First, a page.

Identifying RAM size

I have a whole bunch of SDRAM sticks.. Some of them are labeled either 32mb, 64mb, or 128mb but most of them are not labeled so I can only tell their size by putting them into a computer and booting it up.  Is there another reliable way of identifying them without having to put them into a computer?
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Albert1809Asked:
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Pete LongTechnical ConsultantCommented:
It is possible to identify the chips by part number. You have to identify the size of each the chips on a module, and then multiply the size by the number of chips on the module to determine its memory capacity.

Different RAM manufacturers have developed their own methods of identification, so it is has become difficult to identify the chips without looking up the exact part number on a website that provides the information.

Luckily, the Internet has made doing this fairly easy via the Google search engine.

Unless they have been remarked by unscrupulous dealers that are selling substandard modules not passed for use in a computer as computer-quality, all of the chips on a particular module will have the manufacturer's name (or logo), and a part number printed on them.

For example, a 30-pin SIMM module with nine chips on the module, could have the part number - KM41C4000AJ-8. Drop the AJ-8 (the first letter is usually the quality - A, B, C, etc.), then use KM41C4000 to conduct a Google search.

The KM indicates parts made by Samsung. The 41 indicates that it is a 1Mbit x 4 part. This means that the chip holds 4Mbits. Eight of the nine chips hold memory, so this is a 8 x 4Mbit, or 32Mbit module. There are eight bits to a byte, therefore this is an 4MB module. The ninth chip is there to add parity. This was used as a means of checking for memory errors that is no longer used.

For a 168-pin DIMM module that has eight chips (no parity chip), and the part number - TMS626812DGE-12A - you would use TMS626812 to search for information on it.

Each chip is a 2Mbit x 8 (16Mbit) SDRAM chip. There are eight chips, so this is a 16MB SDRAM module, which is slow compared to the fastest speed that SDRAM modules reached. The 12 in the part number indicates that the module has a maximum frequency (speed) of 66MHz. SDRAM modules, now superseded by DDR and Rambus RAM, reached a maximum speed of 133MHz.

http://www.memorystock.com/identify-ram.html
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CallandorCommented:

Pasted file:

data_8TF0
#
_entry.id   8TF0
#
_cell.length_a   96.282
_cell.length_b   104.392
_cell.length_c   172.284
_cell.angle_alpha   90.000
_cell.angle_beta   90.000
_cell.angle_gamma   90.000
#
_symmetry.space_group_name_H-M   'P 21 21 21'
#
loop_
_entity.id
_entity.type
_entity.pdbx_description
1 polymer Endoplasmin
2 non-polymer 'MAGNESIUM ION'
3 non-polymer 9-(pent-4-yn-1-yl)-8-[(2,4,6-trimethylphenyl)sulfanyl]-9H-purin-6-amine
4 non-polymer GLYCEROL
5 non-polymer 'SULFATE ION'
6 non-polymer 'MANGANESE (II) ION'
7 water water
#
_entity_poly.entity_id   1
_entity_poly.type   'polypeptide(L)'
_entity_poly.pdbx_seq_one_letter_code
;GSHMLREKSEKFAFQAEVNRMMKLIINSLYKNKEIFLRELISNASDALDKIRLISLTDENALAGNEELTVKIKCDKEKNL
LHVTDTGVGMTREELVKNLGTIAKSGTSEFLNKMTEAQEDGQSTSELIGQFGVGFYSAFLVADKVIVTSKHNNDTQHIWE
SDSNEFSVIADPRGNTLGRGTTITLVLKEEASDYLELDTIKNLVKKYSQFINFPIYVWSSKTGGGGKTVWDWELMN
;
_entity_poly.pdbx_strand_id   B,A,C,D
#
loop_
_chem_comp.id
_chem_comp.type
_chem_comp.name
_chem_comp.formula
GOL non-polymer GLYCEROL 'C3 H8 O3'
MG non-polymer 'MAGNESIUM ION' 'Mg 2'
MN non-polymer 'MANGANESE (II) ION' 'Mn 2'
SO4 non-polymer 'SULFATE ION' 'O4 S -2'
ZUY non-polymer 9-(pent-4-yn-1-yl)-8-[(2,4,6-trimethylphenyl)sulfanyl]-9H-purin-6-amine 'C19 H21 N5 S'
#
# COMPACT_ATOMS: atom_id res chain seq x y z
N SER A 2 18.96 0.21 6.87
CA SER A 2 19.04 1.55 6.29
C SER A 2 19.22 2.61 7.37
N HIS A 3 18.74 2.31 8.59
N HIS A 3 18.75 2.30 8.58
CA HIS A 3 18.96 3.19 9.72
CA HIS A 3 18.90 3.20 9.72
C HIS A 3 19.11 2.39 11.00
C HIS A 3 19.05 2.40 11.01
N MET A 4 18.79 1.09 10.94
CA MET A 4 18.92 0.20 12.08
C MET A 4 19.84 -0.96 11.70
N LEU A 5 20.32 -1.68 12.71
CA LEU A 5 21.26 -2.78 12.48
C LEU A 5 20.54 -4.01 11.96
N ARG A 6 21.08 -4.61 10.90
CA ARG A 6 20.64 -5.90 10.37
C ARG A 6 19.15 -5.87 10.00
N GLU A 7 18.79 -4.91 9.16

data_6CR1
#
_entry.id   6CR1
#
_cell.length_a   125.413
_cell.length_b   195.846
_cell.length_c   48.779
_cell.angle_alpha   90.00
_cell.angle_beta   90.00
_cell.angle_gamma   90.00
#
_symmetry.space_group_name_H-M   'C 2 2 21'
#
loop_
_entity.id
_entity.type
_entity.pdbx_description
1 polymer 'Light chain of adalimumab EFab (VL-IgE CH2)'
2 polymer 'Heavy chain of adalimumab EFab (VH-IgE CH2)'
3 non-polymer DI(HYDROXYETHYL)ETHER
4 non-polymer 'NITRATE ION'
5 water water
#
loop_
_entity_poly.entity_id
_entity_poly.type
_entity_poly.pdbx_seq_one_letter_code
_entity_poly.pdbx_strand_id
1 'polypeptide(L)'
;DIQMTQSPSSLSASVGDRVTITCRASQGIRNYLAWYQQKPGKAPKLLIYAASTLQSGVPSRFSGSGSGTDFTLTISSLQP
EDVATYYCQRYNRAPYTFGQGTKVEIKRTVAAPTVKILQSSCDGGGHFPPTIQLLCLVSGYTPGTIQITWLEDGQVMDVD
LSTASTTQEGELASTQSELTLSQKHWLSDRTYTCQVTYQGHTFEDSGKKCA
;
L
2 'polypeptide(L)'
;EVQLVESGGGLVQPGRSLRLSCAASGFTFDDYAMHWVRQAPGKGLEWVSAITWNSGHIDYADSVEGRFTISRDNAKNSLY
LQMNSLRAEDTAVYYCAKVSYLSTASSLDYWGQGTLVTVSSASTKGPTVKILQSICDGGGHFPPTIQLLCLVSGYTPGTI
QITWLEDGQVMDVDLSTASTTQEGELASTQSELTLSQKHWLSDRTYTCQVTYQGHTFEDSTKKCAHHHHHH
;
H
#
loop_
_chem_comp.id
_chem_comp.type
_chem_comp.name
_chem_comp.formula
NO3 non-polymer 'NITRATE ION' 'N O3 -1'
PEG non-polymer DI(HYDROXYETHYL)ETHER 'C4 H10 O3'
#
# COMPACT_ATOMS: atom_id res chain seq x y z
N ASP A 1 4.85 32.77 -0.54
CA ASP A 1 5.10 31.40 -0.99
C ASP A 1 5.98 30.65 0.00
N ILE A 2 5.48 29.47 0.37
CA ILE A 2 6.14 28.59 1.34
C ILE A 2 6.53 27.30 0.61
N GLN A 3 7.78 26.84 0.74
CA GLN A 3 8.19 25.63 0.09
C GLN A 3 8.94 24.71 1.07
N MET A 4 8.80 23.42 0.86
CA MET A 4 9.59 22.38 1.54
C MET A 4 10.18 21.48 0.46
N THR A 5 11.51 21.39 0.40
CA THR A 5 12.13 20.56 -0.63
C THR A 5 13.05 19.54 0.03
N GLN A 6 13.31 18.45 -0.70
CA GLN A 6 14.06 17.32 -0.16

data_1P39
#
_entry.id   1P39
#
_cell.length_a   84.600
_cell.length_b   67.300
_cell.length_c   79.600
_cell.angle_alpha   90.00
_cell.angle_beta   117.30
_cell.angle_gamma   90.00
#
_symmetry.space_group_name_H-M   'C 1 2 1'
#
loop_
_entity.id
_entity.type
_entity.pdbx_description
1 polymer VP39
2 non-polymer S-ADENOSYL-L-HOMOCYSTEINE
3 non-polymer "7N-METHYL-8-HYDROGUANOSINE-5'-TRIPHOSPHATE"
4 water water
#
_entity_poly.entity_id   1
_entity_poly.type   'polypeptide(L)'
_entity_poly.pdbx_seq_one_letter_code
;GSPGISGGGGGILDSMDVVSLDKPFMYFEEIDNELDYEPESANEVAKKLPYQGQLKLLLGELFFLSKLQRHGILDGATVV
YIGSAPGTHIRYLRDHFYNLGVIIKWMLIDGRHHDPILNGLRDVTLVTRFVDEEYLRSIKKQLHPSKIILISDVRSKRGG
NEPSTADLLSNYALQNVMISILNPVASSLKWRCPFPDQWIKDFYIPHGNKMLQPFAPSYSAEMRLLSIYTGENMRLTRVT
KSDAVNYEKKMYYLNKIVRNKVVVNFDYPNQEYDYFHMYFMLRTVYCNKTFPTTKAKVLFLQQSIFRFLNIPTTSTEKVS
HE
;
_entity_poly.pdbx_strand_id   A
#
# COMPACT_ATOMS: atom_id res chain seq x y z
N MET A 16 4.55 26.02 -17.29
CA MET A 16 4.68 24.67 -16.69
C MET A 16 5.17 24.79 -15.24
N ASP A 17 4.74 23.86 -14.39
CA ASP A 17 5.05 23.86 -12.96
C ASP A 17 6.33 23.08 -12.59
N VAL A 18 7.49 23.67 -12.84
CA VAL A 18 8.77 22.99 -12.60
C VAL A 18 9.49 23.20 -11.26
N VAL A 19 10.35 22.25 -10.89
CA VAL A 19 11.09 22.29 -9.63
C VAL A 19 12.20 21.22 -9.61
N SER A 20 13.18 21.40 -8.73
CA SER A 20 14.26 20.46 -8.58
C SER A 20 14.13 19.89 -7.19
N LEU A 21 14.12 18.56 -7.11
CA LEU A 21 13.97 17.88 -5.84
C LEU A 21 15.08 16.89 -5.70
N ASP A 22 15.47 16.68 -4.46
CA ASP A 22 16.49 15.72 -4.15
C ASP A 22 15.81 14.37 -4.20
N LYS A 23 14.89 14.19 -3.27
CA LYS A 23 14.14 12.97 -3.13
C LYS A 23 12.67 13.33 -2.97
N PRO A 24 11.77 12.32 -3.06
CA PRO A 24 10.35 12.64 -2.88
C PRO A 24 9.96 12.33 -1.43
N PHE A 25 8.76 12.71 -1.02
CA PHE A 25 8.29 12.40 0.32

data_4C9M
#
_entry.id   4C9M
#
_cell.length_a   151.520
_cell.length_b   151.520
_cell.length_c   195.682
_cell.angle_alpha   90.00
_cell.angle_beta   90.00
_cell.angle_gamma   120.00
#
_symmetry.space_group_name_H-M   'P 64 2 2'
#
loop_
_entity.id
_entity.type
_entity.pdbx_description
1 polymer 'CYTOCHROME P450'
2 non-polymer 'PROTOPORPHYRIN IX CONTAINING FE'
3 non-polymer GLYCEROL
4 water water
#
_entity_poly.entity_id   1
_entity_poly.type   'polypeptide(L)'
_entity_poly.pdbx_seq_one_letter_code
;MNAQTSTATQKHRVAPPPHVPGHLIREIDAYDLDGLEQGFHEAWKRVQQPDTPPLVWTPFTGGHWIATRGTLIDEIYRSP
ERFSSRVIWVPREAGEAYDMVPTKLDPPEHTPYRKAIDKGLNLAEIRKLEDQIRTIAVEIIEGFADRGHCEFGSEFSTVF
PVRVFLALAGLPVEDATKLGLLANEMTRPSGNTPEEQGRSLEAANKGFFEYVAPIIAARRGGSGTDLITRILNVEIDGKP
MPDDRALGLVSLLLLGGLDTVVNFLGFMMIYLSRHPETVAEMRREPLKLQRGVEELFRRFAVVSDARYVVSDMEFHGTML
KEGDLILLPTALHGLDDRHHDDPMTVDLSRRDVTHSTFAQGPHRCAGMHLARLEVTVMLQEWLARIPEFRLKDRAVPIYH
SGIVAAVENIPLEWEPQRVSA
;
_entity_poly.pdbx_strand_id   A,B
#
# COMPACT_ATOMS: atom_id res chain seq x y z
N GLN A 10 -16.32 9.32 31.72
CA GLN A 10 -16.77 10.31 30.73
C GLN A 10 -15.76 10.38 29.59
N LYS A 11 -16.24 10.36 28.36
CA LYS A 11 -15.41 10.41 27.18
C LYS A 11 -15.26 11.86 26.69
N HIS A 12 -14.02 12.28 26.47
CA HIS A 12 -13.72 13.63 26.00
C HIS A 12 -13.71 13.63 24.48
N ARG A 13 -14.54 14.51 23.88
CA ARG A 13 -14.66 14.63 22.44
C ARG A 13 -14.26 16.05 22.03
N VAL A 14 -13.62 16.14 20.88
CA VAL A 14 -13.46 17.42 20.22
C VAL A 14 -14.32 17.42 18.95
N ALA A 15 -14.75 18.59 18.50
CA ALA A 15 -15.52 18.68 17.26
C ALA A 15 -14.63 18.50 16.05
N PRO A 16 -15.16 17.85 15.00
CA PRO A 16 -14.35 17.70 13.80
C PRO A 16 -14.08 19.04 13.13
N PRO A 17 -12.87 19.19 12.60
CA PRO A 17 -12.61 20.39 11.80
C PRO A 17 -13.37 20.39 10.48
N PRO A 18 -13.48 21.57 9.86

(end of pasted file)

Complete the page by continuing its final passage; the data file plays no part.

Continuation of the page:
Here's another site commonly used for RAM identification: http://www.crucial.com/library/memorymodid.asp
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DVation191Commented:
You could always bring it to a local best buy. Most of them have RAM testers (the stores that have a "Geek Squad" anyway...) and they can not only tell you the size and speed but also if the RAM is still good or not.
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nobusCommented:
you can also google with the chip's number, it brings up the size.
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XSINUXCommented:
You can Check the Inscription of each of the Chips. The Capacity of each chip should be there on each of them. Multiply with the number of chips and you should be getting the right Size of a stick.

If One Chip us 16MB and it has 8 Chips then you have a 128MB ( if it has 8 Chips on One side and 8 Chips on the other side , then you have 16 Chips and should have a  256 MB stick )

You should also count the chips on the other Side if the Stick is double sided.

http://www.quadrant.com/Products/DRAM-SDRAM.htm

From the Link it shows that
ARC1X16Y3V - >     (1X16) = 16MB  ( 1 Chip )
ARC4X16S4K3VF -> (4X16) = 64MB
ARC8X8S4K3VF ->   (8X8) = 64MB

You can find this by knowing the capacity of some of the sticks that you have by having it tested on a comp and the rest by relating this to the chips inscriptions.

Hope that helps.

Cheers
Sinu
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Hispano8888Commented:

I found these links how you can Identify the RAM Size:

http://www.ddrmemoryupgrades.com/howto_identify_size_of_ram.html

http://www.chipmunk.nl/DRAM/ChipManufacturers.htm 


P.S.: I also found this link how RAM works
http://www.howstuffworks.com/ram.htm
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